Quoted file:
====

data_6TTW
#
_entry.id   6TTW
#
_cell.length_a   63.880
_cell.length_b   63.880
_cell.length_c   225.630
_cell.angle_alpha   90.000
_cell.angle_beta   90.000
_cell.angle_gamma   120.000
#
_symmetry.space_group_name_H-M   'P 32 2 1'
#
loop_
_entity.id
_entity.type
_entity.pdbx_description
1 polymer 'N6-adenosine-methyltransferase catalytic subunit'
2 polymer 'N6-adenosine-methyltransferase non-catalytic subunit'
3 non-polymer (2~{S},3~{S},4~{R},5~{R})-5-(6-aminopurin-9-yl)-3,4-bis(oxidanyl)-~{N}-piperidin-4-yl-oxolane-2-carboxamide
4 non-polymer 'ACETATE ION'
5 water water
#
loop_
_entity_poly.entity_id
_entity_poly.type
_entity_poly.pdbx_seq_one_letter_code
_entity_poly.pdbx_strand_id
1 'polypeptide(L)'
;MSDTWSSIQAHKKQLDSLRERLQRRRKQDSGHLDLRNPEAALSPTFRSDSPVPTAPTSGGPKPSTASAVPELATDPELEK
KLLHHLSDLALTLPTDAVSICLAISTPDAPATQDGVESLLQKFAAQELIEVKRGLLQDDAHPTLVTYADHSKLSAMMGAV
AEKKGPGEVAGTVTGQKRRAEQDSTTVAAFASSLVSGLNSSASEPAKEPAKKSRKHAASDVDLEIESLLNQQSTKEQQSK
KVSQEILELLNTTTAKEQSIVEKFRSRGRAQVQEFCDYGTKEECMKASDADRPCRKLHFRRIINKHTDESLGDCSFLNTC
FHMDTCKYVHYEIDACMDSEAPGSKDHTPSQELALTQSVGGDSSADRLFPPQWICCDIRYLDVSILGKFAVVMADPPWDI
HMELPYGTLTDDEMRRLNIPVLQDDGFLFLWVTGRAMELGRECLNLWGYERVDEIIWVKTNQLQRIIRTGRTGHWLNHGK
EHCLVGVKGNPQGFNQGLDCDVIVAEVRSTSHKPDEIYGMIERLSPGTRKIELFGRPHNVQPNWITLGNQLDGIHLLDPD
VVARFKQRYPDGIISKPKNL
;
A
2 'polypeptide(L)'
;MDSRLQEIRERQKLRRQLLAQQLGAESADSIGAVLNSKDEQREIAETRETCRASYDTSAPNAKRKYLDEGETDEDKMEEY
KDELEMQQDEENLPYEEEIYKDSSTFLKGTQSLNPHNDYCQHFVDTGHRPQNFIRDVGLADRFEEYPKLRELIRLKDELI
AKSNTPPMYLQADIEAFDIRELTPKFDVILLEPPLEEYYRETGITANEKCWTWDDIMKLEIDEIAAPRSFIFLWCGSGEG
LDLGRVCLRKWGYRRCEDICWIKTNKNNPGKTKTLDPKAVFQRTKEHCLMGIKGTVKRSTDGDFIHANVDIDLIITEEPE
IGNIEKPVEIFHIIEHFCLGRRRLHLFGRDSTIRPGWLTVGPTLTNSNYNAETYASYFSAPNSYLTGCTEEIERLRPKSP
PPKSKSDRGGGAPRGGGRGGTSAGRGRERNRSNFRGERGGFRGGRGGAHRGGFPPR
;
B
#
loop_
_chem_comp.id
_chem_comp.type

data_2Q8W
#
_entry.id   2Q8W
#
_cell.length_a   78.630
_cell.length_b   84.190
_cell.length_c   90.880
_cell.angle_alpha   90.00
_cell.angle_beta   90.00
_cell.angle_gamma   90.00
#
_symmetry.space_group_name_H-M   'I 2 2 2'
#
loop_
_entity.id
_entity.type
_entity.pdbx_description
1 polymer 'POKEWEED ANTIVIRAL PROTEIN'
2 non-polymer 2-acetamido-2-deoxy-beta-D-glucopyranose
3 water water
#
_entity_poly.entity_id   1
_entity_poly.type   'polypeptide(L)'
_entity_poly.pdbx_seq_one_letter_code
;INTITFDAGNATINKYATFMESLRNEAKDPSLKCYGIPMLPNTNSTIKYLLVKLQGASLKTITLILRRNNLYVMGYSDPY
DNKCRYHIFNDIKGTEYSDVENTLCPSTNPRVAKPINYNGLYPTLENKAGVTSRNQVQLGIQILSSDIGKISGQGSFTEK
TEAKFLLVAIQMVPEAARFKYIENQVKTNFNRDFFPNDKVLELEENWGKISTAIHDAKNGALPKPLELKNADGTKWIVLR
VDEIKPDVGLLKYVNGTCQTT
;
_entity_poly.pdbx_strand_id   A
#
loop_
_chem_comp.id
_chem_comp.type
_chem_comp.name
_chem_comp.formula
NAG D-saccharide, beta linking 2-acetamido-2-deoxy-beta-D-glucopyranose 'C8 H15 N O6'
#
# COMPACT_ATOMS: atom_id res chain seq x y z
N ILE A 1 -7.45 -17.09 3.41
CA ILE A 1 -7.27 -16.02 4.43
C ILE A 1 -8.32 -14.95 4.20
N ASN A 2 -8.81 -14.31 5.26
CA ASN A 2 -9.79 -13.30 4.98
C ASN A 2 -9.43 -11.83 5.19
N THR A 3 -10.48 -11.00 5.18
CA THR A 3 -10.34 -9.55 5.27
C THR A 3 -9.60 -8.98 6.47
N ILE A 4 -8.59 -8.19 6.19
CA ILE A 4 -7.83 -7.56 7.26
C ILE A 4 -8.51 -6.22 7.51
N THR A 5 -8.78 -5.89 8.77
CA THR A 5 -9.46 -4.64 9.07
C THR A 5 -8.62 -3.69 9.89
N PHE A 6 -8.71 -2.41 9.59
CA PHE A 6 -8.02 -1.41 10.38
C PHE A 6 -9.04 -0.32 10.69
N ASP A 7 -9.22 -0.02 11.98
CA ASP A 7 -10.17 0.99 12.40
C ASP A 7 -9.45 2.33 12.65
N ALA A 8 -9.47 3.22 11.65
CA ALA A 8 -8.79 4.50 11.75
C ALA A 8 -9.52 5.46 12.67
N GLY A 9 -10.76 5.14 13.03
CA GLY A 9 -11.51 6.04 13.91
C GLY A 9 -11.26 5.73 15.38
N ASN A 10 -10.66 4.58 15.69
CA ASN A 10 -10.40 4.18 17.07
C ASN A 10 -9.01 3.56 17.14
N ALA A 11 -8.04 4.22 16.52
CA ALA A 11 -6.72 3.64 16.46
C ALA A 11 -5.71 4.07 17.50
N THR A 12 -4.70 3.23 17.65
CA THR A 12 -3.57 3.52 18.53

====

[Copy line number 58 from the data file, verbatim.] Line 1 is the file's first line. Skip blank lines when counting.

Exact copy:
_cell.length_b   84.190